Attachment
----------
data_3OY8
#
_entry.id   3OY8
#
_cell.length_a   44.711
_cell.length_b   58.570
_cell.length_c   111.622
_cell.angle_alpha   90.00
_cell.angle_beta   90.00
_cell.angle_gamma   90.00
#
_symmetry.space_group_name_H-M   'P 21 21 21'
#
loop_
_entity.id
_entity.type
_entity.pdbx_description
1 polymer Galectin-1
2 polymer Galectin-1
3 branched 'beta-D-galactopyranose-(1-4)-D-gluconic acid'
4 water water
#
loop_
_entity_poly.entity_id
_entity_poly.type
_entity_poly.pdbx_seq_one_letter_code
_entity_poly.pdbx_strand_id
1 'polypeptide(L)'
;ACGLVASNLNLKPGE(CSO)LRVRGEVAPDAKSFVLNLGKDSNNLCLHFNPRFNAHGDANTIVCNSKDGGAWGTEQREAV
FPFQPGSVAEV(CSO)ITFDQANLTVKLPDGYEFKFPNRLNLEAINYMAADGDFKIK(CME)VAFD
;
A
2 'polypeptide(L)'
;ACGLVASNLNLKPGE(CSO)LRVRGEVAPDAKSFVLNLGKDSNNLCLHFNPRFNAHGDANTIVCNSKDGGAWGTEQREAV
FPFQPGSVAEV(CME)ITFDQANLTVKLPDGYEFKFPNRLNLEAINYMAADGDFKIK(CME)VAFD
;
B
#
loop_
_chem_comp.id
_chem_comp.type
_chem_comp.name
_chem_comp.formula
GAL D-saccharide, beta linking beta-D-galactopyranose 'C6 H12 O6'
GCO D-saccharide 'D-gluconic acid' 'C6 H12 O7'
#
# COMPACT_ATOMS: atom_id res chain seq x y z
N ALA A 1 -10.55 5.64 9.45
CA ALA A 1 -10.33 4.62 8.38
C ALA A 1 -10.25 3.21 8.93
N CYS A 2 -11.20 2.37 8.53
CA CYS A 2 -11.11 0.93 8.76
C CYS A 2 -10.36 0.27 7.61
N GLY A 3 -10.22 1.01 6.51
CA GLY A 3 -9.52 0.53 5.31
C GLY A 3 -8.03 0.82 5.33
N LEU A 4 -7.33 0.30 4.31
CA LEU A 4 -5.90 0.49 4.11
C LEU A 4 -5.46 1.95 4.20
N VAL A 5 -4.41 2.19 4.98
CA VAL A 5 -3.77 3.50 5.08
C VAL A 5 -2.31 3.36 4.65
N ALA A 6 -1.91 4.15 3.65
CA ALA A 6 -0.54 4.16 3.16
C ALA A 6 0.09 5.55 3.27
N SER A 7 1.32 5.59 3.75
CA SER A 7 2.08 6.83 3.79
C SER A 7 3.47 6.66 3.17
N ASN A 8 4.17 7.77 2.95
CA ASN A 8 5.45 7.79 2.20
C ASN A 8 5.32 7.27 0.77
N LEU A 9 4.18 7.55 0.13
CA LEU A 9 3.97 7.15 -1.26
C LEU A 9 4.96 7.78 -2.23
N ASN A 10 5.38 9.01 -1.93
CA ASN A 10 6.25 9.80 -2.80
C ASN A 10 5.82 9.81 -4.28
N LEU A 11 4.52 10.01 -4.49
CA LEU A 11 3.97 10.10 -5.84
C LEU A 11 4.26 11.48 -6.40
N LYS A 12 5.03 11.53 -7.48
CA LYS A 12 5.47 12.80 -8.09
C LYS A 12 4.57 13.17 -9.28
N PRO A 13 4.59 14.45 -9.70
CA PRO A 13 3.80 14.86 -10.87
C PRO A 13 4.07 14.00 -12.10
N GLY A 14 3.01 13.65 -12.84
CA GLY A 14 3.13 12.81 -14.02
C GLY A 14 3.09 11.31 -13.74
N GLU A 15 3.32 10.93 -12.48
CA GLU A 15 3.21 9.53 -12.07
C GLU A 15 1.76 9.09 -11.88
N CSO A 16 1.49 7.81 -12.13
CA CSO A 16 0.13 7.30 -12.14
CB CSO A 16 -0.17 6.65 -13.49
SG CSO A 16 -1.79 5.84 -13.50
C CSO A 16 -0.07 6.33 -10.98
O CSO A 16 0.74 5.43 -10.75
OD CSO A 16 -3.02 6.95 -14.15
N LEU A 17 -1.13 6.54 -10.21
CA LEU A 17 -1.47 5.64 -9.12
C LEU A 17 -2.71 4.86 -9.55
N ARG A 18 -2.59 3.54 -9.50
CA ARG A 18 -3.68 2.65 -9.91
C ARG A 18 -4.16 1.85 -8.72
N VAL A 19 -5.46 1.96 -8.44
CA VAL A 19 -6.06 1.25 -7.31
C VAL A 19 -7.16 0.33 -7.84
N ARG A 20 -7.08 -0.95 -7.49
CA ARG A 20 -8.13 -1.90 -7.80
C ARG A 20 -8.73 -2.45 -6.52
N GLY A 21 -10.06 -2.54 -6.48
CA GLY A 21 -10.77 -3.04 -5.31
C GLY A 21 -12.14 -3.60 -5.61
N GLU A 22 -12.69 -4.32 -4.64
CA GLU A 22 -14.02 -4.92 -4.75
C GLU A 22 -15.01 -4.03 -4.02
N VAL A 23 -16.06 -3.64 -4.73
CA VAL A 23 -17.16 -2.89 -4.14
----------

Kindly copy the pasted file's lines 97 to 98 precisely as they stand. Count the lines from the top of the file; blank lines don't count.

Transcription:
C CSO A 16 -0.07 6.33 -10.98
O CSO A 16 0.74 5.43 -10.75